How to Create a School Fire Evacuation Plan

Schools should be a safe haven of education and learning for young minds.  Unfortunately, disasters do happen in rare instances, and it’s important that your school have an emergency evacuation plan in place.  A well-crafted fire evacuation plan can save lives.  In fact, school administrators have a legal obligation to create disaster response plans.

 

Emergency Evacuation Map

An evacuation map should be as simple and uncluttered as possible.

What to Include

You want the evacuation plan to be as clear and efficient as possible. As you create the plan, be sure to work with teachers and other faculty members—they will have worked in classrooms and other settings in the school, and they may be able to foresee feasibility issues or other concerns that you may not think about. You may also want to submit the plans to your local fire department to see if they have any suggestions for improvements.

Every fire evacuation plan should include these two things:

  • Evacuation routes—Describe, in detail, the evacuation route from each room. There’s no way of knowing where a fire will start beforehand, so it’s important to plan at least two routes of escape from each room, including a primary route and a secondary route (in case the primary path is blocked.)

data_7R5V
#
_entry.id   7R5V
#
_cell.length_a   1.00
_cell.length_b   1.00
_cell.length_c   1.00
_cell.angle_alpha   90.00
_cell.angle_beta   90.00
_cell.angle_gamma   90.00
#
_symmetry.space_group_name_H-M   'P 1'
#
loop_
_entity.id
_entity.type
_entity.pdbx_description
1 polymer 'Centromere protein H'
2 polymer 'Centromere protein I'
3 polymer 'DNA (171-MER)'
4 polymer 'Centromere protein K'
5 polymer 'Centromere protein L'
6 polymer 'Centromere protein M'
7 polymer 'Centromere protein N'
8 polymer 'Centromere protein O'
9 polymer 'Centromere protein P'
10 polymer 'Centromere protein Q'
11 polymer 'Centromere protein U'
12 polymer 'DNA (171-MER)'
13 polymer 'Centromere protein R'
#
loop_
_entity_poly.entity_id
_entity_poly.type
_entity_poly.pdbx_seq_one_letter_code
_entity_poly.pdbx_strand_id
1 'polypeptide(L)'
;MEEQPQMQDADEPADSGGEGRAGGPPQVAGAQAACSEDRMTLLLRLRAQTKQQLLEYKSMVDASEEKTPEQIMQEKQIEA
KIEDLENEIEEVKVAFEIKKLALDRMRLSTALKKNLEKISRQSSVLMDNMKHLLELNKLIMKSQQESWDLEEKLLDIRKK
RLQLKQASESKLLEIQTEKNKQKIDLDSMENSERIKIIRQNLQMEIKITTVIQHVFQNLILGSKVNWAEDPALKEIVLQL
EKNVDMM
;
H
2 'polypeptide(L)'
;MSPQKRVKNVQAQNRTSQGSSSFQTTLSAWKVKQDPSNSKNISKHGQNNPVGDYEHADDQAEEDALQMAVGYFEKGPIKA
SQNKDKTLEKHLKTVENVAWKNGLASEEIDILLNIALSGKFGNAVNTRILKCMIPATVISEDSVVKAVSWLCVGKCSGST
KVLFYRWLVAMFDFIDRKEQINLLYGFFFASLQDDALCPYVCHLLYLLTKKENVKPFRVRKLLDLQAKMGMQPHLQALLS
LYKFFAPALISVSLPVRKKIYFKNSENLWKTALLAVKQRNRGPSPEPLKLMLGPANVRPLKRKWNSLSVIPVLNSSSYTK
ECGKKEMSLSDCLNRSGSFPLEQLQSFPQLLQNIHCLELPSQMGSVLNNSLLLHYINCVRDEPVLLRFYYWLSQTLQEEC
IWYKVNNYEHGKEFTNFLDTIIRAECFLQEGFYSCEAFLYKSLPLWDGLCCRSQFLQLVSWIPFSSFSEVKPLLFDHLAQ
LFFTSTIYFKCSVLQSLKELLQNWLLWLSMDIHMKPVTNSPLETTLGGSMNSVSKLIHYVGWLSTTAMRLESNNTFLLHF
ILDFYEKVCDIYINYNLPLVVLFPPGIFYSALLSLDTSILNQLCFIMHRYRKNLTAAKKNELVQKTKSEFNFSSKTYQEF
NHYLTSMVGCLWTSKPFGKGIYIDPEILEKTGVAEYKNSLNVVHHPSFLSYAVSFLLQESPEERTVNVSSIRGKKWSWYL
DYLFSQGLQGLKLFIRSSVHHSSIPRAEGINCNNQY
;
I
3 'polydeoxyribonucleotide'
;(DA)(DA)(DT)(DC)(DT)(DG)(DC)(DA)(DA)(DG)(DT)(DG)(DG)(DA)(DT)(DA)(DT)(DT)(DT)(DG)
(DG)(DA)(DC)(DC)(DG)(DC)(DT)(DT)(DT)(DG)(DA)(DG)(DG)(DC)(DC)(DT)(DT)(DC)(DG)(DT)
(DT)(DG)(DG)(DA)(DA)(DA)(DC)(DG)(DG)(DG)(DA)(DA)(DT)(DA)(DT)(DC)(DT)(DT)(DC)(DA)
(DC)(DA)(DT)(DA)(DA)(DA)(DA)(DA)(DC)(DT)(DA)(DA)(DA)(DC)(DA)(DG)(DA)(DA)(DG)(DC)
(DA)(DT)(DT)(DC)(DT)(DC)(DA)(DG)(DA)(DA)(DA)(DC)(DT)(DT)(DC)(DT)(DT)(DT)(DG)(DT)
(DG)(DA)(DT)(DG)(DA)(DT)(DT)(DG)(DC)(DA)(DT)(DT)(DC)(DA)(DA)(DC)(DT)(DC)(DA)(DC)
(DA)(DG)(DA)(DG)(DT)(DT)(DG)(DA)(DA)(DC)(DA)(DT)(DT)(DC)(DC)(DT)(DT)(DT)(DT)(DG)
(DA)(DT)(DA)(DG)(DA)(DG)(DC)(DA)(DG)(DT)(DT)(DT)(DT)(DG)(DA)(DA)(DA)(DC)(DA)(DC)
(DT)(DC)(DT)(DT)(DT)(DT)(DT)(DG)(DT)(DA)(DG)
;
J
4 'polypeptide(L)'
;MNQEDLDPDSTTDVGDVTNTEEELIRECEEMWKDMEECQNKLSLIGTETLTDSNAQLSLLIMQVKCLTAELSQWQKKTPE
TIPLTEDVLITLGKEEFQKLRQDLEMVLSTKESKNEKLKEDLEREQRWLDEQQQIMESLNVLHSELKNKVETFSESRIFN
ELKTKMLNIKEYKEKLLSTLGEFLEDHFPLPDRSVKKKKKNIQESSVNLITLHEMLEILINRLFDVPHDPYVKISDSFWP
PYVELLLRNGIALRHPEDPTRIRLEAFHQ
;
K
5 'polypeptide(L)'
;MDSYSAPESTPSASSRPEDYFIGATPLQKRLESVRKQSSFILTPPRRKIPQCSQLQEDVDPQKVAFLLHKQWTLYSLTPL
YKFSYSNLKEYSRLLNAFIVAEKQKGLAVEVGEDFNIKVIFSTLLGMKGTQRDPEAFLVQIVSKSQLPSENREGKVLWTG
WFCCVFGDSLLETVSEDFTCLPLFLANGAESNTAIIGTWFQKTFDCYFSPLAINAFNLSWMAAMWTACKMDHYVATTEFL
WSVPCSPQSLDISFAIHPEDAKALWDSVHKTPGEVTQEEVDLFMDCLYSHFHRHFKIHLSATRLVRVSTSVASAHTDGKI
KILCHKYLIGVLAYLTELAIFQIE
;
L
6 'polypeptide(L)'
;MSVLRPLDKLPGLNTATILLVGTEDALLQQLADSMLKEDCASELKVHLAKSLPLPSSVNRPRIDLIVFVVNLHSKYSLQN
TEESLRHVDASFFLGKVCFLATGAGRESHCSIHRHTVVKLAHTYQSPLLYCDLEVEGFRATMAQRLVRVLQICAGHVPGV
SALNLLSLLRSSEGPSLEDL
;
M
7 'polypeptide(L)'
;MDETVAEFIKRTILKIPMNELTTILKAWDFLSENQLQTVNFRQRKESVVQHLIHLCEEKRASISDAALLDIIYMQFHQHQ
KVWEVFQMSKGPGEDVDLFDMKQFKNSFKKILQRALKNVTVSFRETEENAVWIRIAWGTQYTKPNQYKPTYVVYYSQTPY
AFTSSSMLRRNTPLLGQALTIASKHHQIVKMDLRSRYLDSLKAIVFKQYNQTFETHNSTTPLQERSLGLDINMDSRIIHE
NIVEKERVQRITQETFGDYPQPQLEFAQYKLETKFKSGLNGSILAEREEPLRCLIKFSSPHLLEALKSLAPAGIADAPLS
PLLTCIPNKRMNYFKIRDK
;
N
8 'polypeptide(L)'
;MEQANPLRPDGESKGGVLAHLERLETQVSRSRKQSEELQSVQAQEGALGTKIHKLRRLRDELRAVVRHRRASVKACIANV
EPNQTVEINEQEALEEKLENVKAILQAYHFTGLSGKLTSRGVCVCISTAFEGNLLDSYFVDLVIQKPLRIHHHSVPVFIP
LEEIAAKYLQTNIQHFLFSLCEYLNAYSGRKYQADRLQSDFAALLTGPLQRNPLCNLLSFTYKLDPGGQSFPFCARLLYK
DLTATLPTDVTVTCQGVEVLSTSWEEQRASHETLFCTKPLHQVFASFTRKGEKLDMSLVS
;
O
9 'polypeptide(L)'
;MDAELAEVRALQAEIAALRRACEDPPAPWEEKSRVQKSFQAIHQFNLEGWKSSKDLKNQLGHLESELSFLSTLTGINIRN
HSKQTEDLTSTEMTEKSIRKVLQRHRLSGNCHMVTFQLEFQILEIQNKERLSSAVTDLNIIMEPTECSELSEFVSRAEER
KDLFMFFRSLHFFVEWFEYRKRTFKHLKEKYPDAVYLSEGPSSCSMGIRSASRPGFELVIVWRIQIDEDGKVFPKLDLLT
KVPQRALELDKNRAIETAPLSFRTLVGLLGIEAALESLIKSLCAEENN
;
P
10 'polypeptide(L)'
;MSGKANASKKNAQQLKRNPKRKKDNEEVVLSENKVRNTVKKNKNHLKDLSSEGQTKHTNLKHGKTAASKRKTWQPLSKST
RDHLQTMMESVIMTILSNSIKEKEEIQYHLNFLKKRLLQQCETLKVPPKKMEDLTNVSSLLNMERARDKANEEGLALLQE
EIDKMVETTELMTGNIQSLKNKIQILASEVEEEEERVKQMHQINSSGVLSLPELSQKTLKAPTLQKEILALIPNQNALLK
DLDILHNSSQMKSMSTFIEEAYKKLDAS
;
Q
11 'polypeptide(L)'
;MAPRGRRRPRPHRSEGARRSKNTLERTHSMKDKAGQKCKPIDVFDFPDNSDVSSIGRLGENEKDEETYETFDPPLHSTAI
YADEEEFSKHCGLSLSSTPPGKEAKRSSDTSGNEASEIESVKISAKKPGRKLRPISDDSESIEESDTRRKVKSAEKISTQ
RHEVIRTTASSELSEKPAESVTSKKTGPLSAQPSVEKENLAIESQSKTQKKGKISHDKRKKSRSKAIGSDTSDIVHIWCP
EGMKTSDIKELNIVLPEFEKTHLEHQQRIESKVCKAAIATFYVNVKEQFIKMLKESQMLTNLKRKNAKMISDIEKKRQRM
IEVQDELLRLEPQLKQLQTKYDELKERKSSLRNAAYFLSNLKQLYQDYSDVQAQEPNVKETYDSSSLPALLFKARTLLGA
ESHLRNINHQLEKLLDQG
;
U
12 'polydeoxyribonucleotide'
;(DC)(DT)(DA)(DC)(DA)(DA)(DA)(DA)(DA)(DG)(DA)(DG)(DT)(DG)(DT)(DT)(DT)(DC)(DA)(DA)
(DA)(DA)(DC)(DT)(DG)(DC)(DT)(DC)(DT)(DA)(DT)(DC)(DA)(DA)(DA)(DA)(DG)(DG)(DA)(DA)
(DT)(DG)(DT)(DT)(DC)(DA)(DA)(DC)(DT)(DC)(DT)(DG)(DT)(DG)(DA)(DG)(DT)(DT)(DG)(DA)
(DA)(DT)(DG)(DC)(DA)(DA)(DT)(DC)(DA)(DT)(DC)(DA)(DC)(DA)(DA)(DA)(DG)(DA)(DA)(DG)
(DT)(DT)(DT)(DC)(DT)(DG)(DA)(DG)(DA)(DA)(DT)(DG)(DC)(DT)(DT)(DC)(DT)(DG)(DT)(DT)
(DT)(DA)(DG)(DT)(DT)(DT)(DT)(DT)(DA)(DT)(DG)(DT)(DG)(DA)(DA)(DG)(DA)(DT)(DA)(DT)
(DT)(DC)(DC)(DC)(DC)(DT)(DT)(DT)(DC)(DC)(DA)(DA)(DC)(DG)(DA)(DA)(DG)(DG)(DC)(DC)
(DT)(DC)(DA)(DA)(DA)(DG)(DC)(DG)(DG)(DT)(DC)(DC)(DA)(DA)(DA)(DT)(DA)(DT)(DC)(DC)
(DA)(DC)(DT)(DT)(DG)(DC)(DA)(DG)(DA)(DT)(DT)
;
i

• A designated meeting place—Teachers and students should know exactly where to meet after they have evacuated. The meeting place should be a safe location away from the building. Once outside, teachers should call roll to make sure everyone made it outside safely.

 

Implement the Plan

Once you’ve created a plan, you’ll want to do the following:

  • Post maps of evacuation routes in every room in the school. It’s important that the map and other posted instructions are simple and uncluttered, so if there is an emergency, individuals will be able to quickly find the information they need to evacuate safely.
  • Ensure that teachers and other faculty members are trained and have memorized the evacuation route for their classroom(s).
  • Hold random, unannounced drills several times a year. This will help students and faculty members get in the habit of knowing exactly how to respond to the sound of the fire alarm.

A fire evacuation plan will help ensure the safety and security of your students. Though you’ll hopefully never have to use it, it’s always best to be prepared.  If fire does affect your school, call your fire recovery experts at Panhandle for a fast and effective restoration process.

School Fire Drills

Regular fire drills will ensure that evacuations are orderly and efficient.